FAQ: SAD & Winter Blues
SAD, or seasonal affective disorder, is now widely recognized as a medical condition, affecting about 25% of the population. Typical symptoms include: excessive tiredness, weight gain, social withdrawal, depressed mood, irritability, difficulty concentrating, carbohydrate cravings, and decreased libido (sex drive). Research has shown supplementing your exposure to light has benefits not only for Winter Blues, but also Jet Lag, PMS, Bulimia Nervosa, Fatigue, and non-seasonal Major Depression. SAD sufferers find that daily use of a good quality light therapy lamp enough to relieve them of their feelings of lethargy, depression and other related symptoms.
II.What Causes SAD?
When the light passes through the eyes into the brain, serotonin is released. During the fall and winter, there is less daylight than in the spring and summer, which causes a drop in the body's serotonin levels.
Serotonin is an important chemical in the brain known as a neurotransmitter. A neurotransmitter is a molecule in the brain that helps nerve cells to work together. One of the roles serotonin has in the brain is to act as a traffic cop to other neurotransmitters. Without enough serotonin, a wide range of body functions is affected, including mood. Less daylight is a trigger for the body to increase production of a certain hormone - melatonin. The role of melatonin is not clearly understood, but it is thought to help in the sleep process. The body releases it at night, during sleep.
Together, the lack of serotonin (which helps nerve cells cooperate) and the increase in melatonin (which put a body to sleep) cause SAD.
III.How do I know if I've got SAD?
If you always start to feel the symptoms start the same time each year, every Autumn/Winter it's very likely you suffer from SAD.
IV.Top 9 Ways to Beat the Winter Blues
1. Light up your life. Spending time outdoors during the day or arranging homes and workplaces to receive more sunlight can be really helpful. Keep curtains open in the daytime, let the light in!
2. Get moving. Take up regular exercise, it will reduce your stress and increase your endorphin levels- the feel good chemical - walking, swimming, cycling or aerobics.
3. Use a Light Therapy Lamp.
4. Dawn simulation. Some people, especially those that need to wake in the morning when it is still dark may benefit from lamps that simulate a slow, gradual sunrise, in the final hours of sleep. The gentle natural waking can really help with mood and alertness, and alleviate sleep problems.
5. Buy a negative ionizer. Research in light therapy has also shown that SAD sufferers may benefit from negative ionizers.
6. Eat more: raw fruits, vegetables, bananas, soy products, brown rice, millet, beans, and herbal teas.
7. Eat less: fat, protein, red meat, caffeine, alcohol, wheat, refined sugars.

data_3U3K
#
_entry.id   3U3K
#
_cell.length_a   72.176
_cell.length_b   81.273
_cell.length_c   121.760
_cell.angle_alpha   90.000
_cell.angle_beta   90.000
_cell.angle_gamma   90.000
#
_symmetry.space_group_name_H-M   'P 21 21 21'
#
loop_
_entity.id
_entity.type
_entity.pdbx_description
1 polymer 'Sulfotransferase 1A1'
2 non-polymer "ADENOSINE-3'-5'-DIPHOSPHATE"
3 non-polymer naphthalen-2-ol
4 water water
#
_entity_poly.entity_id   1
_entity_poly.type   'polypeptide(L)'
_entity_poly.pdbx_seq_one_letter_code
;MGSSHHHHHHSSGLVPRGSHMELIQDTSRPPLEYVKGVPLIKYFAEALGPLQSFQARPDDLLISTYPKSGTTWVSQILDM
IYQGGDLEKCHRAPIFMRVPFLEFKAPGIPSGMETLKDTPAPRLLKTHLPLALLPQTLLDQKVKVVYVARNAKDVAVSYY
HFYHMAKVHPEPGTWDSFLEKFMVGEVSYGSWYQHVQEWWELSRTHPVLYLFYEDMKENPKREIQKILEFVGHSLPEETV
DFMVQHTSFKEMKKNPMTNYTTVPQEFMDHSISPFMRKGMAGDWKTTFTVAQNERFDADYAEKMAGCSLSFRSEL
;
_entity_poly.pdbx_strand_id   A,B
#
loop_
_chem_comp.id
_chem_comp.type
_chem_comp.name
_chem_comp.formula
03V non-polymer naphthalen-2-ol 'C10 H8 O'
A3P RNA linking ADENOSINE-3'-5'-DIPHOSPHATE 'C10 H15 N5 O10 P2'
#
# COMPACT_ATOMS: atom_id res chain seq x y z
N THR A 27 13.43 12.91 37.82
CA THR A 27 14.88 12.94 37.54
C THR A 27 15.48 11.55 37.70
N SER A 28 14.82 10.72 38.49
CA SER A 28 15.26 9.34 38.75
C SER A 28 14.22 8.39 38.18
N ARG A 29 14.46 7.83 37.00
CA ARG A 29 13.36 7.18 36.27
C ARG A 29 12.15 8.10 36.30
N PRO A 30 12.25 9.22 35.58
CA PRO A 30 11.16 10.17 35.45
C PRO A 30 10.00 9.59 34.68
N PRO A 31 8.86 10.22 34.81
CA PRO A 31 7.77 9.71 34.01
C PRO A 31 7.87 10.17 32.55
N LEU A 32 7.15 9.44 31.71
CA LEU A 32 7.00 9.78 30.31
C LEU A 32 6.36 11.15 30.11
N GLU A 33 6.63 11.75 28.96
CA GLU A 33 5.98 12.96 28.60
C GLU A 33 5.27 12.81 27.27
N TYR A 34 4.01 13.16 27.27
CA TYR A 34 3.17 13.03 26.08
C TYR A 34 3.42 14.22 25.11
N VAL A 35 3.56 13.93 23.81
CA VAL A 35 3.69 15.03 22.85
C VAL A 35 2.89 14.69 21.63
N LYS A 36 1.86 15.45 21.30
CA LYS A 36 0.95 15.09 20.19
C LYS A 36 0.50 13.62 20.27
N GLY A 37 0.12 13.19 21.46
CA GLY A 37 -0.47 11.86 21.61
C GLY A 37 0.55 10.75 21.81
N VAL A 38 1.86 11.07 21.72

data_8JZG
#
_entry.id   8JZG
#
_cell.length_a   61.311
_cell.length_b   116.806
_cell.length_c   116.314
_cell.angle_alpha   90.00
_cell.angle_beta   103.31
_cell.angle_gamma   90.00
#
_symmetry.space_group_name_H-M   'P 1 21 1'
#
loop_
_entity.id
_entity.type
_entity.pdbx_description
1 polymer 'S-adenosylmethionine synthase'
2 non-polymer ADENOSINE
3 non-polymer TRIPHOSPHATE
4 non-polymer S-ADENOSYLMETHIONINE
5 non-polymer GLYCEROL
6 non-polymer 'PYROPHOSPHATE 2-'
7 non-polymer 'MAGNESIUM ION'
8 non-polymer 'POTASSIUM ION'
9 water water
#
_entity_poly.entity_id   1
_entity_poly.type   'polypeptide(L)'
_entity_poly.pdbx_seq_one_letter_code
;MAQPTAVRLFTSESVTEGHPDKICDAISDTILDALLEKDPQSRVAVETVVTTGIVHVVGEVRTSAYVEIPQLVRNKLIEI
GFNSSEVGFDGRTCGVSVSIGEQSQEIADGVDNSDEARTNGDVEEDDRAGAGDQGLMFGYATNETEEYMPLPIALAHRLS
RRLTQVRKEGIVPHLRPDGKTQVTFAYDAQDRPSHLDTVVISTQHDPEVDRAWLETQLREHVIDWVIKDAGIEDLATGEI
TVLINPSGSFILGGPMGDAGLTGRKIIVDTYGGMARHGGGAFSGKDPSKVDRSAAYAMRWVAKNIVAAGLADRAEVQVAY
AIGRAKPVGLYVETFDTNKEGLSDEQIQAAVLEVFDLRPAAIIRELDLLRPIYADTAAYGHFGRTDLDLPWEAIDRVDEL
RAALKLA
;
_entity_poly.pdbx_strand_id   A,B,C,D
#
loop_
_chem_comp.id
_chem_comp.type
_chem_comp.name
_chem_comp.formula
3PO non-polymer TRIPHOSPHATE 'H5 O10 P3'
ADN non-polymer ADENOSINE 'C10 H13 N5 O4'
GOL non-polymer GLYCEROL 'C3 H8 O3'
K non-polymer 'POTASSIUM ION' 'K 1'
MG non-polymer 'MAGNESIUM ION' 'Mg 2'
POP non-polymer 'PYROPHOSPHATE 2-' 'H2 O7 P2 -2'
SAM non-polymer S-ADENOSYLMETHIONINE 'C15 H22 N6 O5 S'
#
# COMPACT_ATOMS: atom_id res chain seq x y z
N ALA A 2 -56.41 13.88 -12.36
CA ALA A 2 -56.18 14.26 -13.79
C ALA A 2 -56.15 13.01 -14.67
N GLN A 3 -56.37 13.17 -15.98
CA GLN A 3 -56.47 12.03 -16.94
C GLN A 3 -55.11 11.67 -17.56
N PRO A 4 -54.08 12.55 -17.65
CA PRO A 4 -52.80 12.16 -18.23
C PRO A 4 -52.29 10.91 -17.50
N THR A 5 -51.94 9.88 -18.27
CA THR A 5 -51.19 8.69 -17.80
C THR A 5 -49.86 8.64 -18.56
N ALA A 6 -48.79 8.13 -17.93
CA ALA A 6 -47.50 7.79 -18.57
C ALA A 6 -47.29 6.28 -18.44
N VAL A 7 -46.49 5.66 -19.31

8. Useful vitamins and minerals: Take daily magnesium and B complex vitamins. Take Vitamin D3, which helps in the utilization of calcium, phosphorus and in the assimilation of Vitamin A. A dose of 400 to 800 IU per day is recommended. Take Omega-3 essential fatty acids, shown to be effective in alleviating mild depression and symptoms of SAD.
9. Aromatherapy: Scents have been proven to have a powerful effect on our moods. The following are particularly effective in the treatment of mild SAD symptoms: Lemon Balm (mild sedative), Rosemary (Uplifting), Blend of Orange and Cinnamon, Lavender (to help you sleep), Grapefruit Oil, Blend of Jasmine and Bergamot oil (uplifting mix).
V.SAD and Winter Blues
Winter Blues is the common name for Seasonal Affective Disorder (S.A.D.), which is a sub-type of major depression. Up to 25% of North Europeans have some form of winter blues, and roughly twice as many women as men develop this condition. Most experience symptoms starting between the ages of twenty and forty, but even young children may be affected. Typically the symptoms are depressed mood, losing interest in work or social activities, eating more and weight gain, needing more sleep, feeling lethargic and drowsy. The symptoms start from September to March, December, January, and February are typically the worst months. The further from the equator, the higher is the incidence of SAD, due to the shorter winter days.
For example, winter blues is ten times more common in the northern countries than in the south. Children and teenagers also suffer from winter blues. Symptoms may include grades falling in the winter and rising in the spring, or poor relations at school during winter. Researchers in northern climates have found that as many as 90% of 12-15 year-olds report a lack of energy, depressed mood, or need for added sleep during winter. Both children and teenagers have been shown to respond well to light therapy. Light therapy for winter blues usually consists of 15-60 minutes of light every morning during the dark, depressing winter days. Typically, you will recognize when you've received sufficient light therapy.
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